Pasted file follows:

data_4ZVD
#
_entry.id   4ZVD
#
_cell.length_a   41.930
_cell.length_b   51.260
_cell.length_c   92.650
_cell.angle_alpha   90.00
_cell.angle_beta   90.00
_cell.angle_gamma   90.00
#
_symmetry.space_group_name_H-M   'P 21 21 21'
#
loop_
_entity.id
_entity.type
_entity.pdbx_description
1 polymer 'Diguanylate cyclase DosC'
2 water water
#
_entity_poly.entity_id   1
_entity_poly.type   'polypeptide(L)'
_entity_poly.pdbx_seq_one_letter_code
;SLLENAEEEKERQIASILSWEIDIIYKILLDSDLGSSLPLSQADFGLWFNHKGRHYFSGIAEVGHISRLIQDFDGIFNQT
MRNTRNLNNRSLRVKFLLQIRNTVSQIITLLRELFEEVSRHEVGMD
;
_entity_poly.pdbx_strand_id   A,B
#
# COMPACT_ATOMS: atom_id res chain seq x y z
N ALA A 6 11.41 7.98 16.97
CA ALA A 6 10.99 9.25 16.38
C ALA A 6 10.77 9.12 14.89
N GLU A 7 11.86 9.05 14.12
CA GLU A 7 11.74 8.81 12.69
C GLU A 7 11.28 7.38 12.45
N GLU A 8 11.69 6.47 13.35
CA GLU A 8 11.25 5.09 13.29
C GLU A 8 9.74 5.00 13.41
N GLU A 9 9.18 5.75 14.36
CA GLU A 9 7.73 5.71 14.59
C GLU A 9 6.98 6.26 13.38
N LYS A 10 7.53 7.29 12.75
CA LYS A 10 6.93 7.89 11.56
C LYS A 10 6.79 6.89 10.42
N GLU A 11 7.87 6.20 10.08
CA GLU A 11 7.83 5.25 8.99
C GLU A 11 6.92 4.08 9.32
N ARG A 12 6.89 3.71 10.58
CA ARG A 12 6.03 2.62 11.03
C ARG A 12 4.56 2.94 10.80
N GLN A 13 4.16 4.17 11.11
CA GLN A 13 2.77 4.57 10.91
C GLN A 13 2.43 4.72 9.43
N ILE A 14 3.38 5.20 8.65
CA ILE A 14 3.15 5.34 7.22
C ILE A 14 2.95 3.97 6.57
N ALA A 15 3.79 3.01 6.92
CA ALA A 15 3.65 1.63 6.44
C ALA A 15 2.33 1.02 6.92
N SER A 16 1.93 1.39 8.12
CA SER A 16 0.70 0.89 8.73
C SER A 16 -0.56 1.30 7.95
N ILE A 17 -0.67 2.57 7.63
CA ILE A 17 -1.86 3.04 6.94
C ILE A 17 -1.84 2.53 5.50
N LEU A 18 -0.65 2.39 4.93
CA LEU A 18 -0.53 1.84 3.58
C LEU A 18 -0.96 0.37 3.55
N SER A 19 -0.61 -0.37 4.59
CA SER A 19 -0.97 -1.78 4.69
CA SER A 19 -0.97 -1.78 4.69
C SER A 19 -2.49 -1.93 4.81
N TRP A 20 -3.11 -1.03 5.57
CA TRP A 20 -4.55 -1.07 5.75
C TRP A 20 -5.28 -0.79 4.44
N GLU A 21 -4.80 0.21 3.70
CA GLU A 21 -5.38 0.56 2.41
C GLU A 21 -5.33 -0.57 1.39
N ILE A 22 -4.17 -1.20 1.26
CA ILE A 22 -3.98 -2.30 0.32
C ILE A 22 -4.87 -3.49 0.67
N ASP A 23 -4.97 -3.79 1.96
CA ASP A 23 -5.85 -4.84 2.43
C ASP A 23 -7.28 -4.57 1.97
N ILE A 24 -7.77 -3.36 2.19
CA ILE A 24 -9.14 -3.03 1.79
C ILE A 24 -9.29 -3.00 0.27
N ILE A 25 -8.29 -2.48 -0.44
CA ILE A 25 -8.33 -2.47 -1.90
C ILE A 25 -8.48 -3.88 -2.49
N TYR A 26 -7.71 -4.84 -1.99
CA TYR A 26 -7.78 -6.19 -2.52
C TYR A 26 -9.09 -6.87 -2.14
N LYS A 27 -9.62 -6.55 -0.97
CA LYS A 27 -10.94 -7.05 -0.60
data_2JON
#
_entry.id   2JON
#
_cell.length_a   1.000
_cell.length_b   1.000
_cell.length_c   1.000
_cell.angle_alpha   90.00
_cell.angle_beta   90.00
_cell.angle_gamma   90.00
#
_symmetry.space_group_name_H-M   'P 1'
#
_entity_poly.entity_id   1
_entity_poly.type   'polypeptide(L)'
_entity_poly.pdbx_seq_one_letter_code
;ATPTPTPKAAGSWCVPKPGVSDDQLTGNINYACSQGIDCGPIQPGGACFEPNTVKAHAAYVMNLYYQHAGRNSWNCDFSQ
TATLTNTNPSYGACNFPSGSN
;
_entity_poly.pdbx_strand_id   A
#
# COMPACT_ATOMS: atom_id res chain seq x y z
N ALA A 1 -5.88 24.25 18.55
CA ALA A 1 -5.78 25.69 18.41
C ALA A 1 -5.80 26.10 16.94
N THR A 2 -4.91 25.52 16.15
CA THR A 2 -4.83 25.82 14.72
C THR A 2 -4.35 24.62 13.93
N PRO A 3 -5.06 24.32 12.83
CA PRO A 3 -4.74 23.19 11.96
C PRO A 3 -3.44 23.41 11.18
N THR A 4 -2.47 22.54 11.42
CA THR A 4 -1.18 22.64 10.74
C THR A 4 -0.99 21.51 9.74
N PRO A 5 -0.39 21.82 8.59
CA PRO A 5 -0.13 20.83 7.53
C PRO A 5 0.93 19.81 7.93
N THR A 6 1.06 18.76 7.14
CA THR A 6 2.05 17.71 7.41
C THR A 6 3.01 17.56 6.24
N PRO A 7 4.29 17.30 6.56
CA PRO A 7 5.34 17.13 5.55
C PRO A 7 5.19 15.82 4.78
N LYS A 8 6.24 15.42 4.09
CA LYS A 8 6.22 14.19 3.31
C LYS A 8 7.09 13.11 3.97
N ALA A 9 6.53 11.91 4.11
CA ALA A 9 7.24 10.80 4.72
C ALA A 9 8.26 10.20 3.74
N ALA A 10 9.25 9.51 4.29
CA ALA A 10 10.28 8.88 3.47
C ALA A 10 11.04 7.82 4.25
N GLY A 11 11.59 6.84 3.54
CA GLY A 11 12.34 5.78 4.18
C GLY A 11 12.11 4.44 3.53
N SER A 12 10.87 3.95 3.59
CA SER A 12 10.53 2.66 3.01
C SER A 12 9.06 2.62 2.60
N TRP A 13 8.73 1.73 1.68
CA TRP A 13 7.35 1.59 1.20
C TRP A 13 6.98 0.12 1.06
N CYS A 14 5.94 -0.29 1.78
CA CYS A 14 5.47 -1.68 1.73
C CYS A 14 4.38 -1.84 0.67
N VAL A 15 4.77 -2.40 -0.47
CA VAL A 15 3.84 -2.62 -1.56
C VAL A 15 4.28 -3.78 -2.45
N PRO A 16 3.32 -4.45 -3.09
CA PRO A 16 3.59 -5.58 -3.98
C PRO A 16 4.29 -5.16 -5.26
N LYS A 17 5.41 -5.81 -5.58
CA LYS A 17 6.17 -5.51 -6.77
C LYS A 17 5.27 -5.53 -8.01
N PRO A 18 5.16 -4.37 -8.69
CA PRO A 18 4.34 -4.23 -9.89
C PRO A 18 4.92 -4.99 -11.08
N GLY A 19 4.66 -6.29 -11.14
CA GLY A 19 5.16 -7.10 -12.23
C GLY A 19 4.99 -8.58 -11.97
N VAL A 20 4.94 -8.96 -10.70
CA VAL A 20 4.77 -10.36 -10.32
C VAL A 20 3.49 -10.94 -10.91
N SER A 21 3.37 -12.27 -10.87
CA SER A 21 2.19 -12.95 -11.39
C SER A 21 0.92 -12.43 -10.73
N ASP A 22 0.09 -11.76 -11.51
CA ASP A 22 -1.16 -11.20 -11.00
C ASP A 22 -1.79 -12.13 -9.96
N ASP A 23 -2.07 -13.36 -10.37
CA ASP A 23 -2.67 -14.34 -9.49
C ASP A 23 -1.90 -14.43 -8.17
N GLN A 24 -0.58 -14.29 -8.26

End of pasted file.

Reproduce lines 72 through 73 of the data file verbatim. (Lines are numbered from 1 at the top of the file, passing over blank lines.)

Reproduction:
C SER A 19 -2.49 -1.93 4.81
N TRP A 20 -3.11 -1.03 5.57